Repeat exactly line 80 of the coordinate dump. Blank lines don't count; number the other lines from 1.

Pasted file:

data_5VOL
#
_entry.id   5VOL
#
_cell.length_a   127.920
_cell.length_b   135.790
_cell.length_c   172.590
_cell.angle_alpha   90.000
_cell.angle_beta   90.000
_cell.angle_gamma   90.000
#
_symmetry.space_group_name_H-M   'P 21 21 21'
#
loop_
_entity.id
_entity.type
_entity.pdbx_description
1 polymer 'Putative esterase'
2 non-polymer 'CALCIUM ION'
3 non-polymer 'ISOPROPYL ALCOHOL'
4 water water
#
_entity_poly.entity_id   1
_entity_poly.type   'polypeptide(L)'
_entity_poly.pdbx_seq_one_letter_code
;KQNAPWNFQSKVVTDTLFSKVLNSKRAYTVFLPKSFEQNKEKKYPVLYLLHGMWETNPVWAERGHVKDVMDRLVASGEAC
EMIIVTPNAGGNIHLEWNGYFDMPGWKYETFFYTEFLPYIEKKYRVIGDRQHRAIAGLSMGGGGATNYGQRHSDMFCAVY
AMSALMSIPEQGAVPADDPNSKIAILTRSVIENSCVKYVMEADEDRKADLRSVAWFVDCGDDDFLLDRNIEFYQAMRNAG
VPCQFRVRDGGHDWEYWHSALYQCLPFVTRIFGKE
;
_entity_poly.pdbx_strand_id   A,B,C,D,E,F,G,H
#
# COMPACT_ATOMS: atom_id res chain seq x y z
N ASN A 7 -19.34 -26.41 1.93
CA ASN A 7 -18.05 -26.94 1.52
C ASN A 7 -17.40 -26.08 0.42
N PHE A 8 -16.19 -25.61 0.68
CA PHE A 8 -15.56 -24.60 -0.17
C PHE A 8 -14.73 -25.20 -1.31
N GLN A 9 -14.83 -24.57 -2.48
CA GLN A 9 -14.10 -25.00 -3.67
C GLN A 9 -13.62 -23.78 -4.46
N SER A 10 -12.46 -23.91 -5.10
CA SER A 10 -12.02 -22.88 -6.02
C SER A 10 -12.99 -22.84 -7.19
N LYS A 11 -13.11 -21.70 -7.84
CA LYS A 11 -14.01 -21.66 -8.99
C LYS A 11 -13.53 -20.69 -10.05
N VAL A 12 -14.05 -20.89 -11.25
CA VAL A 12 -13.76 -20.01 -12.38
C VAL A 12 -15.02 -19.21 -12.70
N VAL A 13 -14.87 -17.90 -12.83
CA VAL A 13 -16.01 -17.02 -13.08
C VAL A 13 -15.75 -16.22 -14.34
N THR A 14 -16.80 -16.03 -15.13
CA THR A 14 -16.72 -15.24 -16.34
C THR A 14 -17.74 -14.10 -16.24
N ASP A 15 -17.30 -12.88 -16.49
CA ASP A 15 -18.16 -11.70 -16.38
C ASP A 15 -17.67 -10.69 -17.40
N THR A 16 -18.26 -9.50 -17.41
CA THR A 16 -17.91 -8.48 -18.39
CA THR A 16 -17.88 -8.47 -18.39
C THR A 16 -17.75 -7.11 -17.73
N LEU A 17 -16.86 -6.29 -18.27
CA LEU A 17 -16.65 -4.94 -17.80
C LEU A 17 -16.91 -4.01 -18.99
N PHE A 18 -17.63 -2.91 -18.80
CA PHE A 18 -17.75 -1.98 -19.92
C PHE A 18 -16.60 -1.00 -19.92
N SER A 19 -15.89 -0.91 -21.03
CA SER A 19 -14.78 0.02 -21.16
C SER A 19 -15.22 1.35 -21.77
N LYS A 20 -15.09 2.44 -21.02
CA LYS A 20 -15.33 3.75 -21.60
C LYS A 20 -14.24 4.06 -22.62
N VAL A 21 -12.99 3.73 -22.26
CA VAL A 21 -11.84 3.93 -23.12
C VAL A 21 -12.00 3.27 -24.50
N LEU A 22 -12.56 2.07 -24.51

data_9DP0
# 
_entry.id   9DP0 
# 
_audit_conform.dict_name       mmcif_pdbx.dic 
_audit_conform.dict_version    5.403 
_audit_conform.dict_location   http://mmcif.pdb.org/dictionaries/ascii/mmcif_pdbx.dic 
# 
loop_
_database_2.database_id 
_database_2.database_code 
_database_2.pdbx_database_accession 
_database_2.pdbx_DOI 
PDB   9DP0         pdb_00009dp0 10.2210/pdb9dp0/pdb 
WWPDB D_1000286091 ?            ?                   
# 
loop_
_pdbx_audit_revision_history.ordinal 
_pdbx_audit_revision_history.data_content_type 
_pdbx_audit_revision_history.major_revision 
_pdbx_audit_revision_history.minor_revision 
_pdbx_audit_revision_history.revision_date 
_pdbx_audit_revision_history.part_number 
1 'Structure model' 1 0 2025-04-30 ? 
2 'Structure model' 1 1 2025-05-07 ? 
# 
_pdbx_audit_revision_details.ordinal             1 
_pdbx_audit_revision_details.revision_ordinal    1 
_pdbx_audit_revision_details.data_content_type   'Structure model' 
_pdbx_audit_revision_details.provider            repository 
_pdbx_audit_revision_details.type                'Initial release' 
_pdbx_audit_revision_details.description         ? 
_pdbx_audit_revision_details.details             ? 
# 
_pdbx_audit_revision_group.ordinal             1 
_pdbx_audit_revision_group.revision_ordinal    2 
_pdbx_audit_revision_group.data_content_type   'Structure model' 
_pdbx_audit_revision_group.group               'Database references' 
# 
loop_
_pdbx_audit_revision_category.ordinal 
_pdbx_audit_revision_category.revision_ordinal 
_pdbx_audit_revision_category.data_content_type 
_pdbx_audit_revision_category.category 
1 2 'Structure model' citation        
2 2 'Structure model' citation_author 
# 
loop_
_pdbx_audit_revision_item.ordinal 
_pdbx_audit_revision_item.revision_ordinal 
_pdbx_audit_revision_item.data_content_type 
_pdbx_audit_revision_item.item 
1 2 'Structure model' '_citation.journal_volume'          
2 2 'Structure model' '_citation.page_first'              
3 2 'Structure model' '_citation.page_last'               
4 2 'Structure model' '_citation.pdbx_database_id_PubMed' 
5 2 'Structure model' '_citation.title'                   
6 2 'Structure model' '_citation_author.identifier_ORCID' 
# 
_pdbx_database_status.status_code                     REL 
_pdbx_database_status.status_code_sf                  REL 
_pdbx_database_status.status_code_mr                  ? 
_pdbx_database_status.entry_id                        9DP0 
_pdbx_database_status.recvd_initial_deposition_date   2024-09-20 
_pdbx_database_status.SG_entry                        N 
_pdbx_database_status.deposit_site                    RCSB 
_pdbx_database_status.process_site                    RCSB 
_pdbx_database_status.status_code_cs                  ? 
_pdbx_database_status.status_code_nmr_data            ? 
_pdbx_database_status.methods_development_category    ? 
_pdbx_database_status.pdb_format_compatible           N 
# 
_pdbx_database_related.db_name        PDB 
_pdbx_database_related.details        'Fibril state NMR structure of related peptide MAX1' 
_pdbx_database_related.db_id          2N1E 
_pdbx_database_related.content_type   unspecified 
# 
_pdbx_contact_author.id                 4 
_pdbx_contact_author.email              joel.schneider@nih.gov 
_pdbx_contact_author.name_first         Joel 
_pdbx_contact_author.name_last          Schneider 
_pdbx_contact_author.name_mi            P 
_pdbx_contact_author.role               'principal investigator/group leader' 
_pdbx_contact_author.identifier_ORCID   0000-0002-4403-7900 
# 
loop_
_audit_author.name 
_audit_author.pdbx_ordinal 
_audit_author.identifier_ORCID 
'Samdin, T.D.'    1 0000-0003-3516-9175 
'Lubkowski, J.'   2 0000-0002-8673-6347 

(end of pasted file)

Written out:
N LEU A 22 -12.56 2.07 -24.51